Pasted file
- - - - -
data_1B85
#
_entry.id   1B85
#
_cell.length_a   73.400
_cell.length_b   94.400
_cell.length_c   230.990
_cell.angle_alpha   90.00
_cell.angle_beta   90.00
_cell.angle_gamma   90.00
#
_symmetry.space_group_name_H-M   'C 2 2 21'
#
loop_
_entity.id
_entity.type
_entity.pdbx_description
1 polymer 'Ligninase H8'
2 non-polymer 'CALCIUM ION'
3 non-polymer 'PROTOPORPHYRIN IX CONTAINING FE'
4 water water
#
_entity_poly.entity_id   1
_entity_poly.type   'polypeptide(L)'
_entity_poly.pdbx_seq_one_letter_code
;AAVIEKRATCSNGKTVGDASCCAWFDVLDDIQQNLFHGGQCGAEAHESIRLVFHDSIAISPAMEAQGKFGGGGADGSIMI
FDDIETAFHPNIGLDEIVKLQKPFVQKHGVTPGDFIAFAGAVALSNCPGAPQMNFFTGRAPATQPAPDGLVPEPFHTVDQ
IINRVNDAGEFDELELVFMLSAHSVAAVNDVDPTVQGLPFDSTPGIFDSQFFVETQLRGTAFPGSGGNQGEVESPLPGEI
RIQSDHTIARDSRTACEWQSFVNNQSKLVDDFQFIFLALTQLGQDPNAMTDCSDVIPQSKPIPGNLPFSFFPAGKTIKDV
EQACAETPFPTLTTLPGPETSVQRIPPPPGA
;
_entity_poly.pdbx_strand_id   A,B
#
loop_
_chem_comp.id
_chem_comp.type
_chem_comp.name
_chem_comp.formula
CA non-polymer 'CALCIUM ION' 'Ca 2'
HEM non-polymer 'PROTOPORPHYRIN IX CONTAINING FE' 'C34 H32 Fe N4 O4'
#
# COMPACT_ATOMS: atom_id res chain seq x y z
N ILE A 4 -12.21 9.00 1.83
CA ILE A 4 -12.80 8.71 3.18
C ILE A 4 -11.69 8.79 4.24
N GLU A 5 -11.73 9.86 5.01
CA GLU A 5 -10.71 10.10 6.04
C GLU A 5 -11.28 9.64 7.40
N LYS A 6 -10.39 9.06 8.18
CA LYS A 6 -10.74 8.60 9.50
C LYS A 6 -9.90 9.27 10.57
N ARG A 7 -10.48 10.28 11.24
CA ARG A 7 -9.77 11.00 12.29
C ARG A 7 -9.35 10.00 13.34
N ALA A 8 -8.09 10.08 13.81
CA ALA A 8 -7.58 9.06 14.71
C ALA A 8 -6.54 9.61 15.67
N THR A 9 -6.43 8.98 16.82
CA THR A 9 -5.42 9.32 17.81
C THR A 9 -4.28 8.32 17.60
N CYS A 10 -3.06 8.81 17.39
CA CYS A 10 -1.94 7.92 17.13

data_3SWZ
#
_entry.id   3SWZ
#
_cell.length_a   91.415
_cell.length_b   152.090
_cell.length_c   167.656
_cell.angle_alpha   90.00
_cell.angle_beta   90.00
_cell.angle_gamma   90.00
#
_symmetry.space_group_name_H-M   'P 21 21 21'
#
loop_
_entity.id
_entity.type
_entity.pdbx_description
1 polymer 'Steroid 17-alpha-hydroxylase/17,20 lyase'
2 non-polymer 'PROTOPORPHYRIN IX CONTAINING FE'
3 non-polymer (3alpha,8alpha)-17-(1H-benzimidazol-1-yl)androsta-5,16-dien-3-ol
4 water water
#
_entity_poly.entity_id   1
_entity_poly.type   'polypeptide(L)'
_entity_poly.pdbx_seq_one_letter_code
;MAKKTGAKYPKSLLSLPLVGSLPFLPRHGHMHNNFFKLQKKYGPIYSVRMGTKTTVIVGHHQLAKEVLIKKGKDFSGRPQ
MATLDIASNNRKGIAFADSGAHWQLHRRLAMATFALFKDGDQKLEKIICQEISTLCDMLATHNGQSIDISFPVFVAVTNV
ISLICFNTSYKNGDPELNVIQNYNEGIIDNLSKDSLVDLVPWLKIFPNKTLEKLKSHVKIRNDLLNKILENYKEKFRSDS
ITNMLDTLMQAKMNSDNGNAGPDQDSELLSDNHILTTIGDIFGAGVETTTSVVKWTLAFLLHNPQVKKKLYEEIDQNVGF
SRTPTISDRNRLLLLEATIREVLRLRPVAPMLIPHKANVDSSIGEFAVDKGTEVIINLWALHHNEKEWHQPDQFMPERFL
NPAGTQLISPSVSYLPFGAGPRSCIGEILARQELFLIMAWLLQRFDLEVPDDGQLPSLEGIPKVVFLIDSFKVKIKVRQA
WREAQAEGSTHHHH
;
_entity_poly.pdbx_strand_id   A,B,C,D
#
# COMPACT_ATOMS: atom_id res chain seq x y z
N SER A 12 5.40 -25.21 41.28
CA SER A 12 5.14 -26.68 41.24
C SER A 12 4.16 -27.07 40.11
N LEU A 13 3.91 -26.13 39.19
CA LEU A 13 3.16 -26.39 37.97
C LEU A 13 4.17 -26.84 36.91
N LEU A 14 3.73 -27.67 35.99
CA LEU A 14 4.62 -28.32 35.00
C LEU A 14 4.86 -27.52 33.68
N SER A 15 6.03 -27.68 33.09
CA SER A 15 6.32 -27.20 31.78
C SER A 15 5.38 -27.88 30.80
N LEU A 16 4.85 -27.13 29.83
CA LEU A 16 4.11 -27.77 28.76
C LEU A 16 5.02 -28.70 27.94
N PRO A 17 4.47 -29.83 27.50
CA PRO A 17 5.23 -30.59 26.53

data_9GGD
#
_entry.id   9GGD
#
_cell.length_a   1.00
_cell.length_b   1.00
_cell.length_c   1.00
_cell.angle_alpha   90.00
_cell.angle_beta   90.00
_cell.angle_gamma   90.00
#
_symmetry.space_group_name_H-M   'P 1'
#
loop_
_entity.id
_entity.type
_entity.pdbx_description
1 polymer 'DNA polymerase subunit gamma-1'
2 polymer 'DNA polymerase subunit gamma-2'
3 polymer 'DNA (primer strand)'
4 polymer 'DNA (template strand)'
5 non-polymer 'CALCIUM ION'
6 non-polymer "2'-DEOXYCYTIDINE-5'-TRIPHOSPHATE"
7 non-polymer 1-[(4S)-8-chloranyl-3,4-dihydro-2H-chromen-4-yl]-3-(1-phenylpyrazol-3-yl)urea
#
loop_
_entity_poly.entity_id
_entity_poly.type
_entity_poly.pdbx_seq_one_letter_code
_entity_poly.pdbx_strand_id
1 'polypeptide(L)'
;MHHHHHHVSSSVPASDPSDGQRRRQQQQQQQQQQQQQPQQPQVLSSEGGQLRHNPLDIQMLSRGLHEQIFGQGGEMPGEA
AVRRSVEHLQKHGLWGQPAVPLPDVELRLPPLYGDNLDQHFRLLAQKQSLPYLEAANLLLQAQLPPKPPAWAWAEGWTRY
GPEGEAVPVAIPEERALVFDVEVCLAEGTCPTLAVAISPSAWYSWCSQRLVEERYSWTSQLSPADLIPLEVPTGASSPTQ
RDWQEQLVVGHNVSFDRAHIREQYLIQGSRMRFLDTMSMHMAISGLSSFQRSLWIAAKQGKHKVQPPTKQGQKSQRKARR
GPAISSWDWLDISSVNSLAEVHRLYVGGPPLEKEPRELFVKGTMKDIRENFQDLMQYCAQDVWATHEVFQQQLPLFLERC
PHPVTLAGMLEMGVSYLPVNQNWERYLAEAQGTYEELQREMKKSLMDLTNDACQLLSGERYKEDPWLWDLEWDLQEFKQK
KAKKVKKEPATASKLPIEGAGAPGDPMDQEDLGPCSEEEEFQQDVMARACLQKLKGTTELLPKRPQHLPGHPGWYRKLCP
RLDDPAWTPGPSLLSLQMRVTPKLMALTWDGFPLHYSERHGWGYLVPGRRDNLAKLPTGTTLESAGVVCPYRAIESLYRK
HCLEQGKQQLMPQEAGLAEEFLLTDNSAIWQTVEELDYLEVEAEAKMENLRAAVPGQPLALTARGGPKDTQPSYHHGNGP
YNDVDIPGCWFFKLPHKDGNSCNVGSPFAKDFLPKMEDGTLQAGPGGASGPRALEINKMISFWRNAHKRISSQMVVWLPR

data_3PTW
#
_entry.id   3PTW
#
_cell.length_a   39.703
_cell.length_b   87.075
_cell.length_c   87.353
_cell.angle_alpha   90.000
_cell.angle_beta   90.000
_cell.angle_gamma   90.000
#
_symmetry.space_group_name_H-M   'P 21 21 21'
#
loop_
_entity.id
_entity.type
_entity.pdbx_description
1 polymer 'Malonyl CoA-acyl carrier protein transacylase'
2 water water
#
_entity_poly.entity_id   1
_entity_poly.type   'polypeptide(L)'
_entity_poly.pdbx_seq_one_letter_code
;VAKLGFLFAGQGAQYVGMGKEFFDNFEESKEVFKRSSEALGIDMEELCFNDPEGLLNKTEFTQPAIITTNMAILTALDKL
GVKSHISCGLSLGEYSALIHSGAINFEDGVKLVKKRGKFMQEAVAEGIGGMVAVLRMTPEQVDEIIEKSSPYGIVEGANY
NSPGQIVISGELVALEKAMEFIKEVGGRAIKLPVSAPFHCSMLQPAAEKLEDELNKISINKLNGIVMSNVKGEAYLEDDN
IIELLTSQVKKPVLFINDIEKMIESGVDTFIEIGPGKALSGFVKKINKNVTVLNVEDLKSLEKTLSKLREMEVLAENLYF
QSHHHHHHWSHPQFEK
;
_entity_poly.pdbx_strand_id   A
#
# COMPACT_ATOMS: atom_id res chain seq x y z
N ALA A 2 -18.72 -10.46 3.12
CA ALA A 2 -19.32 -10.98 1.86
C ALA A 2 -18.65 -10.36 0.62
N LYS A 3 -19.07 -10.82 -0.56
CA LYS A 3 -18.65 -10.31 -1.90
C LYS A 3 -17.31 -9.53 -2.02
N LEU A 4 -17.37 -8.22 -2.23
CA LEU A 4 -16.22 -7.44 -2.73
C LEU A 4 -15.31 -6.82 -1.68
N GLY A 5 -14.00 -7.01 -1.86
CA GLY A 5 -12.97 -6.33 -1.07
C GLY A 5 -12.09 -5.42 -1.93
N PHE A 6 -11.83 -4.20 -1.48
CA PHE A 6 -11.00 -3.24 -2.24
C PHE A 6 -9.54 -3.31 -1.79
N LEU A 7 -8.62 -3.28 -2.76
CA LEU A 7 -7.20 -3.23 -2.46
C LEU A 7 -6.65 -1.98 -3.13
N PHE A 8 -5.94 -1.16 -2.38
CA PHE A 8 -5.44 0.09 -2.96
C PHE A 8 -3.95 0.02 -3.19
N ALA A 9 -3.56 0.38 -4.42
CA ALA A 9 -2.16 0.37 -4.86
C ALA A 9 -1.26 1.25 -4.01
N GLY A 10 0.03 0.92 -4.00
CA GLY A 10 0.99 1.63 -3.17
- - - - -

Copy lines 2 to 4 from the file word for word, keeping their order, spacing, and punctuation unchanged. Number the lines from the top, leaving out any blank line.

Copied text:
#
_entry.id   1B85
#